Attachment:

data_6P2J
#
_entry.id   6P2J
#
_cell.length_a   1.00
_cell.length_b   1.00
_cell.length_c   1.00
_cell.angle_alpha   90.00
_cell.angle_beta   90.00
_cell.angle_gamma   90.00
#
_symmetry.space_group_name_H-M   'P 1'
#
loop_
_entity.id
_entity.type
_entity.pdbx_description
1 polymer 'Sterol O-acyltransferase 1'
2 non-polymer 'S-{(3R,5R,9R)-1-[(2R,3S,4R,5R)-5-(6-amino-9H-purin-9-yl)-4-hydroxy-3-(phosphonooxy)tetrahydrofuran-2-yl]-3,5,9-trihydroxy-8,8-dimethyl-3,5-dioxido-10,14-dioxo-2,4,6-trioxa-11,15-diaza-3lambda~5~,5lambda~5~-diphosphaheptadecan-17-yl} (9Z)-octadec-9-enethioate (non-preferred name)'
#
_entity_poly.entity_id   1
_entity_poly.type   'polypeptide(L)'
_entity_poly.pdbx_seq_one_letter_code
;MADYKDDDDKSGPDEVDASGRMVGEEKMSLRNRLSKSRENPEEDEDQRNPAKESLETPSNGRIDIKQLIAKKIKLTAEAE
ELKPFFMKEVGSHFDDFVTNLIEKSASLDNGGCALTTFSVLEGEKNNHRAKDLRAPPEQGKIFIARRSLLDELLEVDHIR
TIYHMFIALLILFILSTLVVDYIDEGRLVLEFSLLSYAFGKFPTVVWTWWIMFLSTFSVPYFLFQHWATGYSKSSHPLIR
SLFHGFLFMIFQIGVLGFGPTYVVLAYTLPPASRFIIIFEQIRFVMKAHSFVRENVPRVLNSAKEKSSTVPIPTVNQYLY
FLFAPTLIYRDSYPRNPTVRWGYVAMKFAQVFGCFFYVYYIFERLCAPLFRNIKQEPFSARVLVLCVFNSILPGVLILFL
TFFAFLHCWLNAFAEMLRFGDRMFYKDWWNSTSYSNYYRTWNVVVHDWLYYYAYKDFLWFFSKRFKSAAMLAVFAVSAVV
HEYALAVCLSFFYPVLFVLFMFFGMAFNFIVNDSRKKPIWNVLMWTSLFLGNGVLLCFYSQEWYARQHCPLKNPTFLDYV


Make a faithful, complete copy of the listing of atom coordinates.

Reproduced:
data_6P2J
#
_entry.id   6P2J
#
_cell.length_a   1.00
_cell.length_b   1.00
_cell.length_c   1.00
_cell.angle_alpha   90.00
_cell.angle_beta   90.00
_cell.angle_gamma   90.00
#
_symmetry.space_group_name_H-M   'P 1'
#
loop_
_entity.id
_entity.type
_entity.pdbx_description
1 polymer 'Sterol O-acyltransferase 1'
2 non-polymer 'S-{(3R,5R,9R)-1-[(2R,3S,4R,5R)-5-(6-amino-9H-purin-9-yl)-4-hydroxy-3-(phosphonooxy)tetrahydrofuran-2-yl]-3,5,9-trihydroxy-8,8-dimethyl-3,5-dioxido-10,14-dioxo-2,4,6-trioxa-11,15-diaza-3lambda~5~,5lambda~5~-diphosphaheptadecan-17-yl} (9Z)-octadec-9-enethioate (non-preferred name)'
#
_entity_poly.entity_id   1
_entity_poly.type   'polypeptide(L)'
_entity_poly.pdbx_seq_one_letter_code
;MADYKDDDDKSGPDEVDASGRMVGEEKMSLRNRLSKSRENPEEDEDQRNPAKESLETPSNGRIDIKQLIAKKIKLTAEAE
ELKPFFMKEVGSHFDDFVTNLIEKSASLDNGGCALTTFSVLEGEKNNHRAKDLRAPPEQGKIFIARRSLLDELLEVDHIR
TIYHMFIALLILFILSTLVVDYIDEGRLVLEFSLLSYAFGKFPTVVWTWWIMFLSTFSVPYFLFQHWATGYSKSSHPLIR
SLFHGFLFMIFQIGVLGFGPTYVVLAYTLPPASRFIIIFEQIRFVMKAHSFVRENVPRVLNSAKEKSSTVPIPTVNQYLY
FLFAPTLIYRDSYPRNPTVRWGYVAMKFAQVFGCFFYVYYIFERLCAPLFRNIKQEPFSARVLVLCVFNSILPGVLILFL
TFFAFLHCWLNAFAEMLRFGDRMFYKDWWNSTSYSNYYRTWNVVVHDWLYYYAYKDFLWFFSKRFKSAAMLAVFAVSAVV
HEYALAVCLSFFYPVLFVLFMFFGMAFNFIVNDSRKKPIWNVLMWTSLFLGNGVLLCFYSQEWYARQHCPLKNPTFLDYV